The Roe IV Triplane resembled Roe's Type III, being a tractor configurationtriplane with the lower wing of smaller span than the upper two and a triangular section wire-braced fuselage, which was uncovered behind the pilot's seat. The middle wing was mounted directly above the upper longerons, and there was a gap between the single lower longeron and the lower wing. The wings were connected by four unequally spaced pairs of interplanes struts on either side, the innermost pair on each side being just outboard of the upper longerons and the outer pair connecting only the uppr pair of wings due to the shorte span of the lower wing. Although the ailerons fitted to the previous design had been satisfactory, Roe returned to wing warping for lateral control. The lifting triplane tailplanes of the earlier design were replaced by a non-lifting single triangular tailplane with a divided elevator and a small unbalanced rudder. The undercarriage consisted of a pair of skids extending forward of the propeller, with a pair of wheels mounted on each skid, and a sprung tailskid. It was powered by a 35 horsepower (26 kW) Green water-cooled 4-cylinder inline engine, with the radiator mounted above the fuselage between the front inner interplane struts.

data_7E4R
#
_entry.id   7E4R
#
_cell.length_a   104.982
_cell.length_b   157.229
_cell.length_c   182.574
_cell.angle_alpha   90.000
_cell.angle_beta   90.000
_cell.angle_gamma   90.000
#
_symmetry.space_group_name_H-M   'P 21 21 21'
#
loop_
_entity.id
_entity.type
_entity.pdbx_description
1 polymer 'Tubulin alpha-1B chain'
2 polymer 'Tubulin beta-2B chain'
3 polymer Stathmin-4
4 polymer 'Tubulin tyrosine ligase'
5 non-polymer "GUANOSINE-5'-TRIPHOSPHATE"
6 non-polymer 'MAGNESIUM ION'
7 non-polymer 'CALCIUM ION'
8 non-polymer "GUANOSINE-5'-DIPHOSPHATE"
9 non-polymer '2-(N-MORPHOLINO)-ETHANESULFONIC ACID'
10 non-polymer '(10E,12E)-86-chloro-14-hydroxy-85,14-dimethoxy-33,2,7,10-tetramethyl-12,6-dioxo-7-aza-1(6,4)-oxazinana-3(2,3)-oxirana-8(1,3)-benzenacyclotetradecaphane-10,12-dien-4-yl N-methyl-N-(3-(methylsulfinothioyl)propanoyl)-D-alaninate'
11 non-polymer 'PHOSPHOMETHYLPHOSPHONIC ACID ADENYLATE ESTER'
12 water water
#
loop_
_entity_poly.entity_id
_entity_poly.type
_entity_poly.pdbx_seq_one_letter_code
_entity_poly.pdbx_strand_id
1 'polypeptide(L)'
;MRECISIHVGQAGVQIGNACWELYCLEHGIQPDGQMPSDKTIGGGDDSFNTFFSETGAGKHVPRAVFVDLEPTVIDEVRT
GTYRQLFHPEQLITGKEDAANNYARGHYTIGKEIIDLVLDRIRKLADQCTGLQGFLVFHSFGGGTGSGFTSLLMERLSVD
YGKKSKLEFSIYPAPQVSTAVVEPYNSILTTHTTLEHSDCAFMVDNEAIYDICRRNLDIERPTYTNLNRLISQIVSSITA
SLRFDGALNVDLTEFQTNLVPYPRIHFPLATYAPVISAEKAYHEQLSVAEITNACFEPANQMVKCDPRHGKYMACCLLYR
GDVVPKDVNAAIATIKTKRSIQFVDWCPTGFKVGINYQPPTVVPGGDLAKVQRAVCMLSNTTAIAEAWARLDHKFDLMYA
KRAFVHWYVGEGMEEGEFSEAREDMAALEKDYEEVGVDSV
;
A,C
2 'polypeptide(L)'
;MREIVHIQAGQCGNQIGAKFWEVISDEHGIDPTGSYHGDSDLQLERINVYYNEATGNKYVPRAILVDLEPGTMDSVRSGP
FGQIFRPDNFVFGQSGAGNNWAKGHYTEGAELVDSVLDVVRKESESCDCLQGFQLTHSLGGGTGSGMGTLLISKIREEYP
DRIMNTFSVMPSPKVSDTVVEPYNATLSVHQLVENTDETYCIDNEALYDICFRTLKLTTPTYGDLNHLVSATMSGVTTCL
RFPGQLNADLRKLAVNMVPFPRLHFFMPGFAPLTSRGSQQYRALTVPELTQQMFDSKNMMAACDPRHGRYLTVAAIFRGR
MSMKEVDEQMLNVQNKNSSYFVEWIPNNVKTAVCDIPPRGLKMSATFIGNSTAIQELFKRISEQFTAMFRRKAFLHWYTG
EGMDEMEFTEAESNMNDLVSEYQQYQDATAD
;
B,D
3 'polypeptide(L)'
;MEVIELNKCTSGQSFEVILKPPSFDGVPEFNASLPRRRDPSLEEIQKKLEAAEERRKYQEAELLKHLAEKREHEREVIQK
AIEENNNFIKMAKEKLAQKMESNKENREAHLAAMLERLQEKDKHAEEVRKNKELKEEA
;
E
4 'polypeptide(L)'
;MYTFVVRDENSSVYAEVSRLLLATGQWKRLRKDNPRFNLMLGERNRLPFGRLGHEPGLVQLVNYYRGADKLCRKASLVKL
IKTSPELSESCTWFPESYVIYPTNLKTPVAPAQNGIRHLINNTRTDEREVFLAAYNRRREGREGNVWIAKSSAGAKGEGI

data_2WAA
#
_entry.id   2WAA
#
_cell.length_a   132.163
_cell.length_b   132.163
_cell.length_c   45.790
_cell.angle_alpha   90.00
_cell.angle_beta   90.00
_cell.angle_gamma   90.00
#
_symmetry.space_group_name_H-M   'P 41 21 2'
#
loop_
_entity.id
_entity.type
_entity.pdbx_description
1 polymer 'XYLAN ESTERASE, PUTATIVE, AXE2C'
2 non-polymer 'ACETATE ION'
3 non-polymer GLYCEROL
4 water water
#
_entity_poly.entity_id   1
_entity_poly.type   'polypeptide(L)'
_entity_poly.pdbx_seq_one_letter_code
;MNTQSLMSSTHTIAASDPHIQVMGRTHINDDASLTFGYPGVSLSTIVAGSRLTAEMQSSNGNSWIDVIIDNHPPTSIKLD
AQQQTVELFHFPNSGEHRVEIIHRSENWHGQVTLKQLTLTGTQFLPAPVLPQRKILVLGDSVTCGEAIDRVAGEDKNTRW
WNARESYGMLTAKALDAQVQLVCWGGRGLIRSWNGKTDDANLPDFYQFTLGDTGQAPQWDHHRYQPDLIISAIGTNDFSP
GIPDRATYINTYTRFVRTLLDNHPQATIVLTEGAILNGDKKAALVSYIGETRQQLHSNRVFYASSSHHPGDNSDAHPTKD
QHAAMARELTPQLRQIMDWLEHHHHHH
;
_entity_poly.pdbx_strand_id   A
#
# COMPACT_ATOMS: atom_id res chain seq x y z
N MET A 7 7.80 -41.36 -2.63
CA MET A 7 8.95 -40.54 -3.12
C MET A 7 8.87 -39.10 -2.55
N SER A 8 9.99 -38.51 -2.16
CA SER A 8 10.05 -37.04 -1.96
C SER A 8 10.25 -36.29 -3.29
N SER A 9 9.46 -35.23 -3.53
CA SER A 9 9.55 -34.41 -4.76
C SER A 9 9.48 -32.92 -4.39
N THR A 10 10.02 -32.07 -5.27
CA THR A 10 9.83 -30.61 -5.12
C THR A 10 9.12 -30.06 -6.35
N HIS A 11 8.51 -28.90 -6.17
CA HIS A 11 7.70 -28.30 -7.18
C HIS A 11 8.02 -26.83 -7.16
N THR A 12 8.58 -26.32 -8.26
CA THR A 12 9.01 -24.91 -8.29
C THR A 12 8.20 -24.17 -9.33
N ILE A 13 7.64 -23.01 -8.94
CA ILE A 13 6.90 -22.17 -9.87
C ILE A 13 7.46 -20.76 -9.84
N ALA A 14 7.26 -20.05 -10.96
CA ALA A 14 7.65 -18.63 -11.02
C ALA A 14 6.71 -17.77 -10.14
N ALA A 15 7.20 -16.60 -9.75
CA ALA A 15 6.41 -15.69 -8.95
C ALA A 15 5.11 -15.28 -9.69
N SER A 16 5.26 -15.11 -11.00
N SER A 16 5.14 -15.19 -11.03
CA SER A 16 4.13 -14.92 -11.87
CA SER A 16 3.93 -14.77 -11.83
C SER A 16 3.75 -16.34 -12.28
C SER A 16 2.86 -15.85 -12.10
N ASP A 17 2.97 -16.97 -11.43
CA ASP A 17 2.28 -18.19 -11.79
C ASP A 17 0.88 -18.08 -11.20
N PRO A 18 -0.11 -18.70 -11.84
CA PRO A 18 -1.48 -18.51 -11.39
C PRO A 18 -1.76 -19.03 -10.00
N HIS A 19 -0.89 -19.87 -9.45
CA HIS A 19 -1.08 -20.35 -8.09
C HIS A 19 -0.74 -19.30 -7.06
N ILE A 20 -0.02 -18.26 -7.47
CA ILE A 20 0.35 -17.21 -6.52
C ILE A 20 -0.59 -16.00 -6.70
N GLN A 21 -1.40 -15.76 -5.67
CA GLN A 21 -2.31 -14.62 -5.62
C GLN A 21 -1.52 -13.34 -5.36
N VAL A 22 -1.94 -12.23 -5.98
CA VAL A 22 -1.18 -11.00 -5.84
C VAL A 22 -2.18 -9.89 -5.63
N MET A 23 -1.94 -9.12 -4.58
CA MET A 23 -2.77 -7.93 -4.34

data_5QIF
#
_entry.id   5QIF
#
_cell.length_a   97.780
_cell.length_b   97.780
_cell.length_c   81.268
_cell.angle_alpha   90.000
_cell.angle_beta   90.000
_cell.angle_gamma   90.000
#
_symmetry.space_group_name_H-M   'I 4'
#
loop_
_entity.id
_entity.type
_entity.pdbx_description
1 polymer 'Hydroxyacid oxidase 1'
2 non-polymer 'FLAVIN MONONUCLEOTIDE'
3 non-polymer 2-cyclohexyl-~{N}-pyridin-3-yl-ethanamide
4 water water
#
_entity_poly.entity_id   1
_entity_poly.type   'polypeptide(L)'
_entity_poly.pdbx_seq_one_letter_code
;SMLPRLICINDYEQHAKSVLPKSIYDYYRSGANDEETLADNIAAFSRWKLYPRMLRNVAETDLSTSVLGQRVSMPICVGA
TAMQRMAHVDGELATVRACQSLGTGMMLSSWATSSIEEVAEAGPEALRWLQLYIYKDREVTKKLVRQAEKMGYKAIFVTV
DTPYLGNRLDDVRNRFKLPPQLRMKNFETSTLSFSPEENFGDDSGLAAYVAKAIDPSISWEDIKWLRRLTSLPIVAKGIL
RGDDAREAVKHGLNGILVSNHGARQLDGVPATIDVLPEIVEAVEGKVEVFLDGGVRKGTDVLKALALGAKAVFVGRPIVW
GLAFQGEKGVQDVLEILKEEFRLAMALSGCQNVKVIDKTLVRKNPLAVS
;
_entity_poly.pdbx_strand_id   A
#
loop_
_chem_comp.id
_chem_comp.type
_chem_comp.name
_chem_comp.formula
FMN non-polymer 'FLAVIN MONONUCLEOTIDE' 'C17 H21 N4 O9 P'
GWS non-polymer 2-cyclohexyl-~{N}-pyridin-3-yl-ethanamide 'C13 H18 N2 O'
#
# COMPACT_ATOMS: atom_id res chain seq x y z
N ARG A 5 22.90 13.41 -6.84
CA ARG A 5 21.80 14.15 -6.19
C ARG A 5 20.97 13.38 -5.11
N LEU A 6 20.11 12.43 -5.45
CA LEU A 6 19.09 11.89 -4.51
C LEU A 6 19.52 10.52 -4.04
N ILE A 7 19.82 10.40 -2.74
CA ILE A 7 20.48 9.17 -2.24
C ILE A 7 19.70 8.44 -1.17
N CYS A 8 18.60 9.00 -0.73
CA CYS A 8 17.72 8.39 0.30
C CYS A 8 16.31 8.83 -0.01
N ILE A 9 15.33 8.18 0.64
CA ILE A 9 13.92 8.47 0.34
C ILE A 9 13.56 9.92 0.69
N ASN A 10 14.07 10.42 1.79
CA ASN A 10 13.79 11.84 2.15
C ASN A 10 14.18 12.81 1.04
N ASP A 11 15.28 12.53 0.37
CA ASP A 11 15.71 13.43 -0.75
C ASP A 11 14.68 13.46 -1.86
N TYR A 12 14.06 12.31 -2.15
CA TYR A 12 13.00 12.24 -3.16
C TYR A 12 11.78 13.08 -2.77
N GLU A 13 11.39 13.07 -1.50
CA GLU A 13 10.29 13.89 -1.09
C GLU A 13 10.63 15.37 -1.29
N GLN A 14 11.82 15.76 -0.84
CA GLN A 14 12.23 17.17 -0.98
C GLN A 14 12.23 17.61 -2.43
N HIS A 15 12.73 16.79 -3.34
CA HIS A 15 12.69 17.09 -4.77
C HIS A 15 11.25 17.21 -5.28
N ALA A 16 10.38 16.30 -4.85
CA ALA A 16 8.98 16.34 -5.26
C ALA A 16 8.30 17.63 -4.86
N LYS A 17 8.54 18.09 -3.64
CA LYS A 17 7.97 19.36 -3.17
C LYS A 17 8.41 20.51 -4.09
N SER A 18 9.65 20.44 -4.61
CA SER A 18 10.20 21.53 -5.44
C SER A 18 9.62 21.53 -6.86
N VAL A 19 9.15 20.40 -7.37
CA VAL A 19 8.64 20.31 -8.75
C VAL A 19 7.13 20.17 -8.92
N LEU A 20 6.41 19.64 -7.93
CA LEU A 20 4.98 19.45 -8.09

The single example built was used for a while as a trainer at the Avro Flying School at Brooklands, where several pilots who were to become famous learnt to fly in it, including Howard Pixton, who gained his Aero Club certificate in it on 24 January 1911. During its service as a trainer it was crashed numerous times, including at least two excursions into the notorious Brooklands sewage farm. After a crash on 14 February the aircraft was rebuilt with the fuselage lengthened by 4 ft (1.2 m). It continued to be used for training until August 1911, when it was scrapped.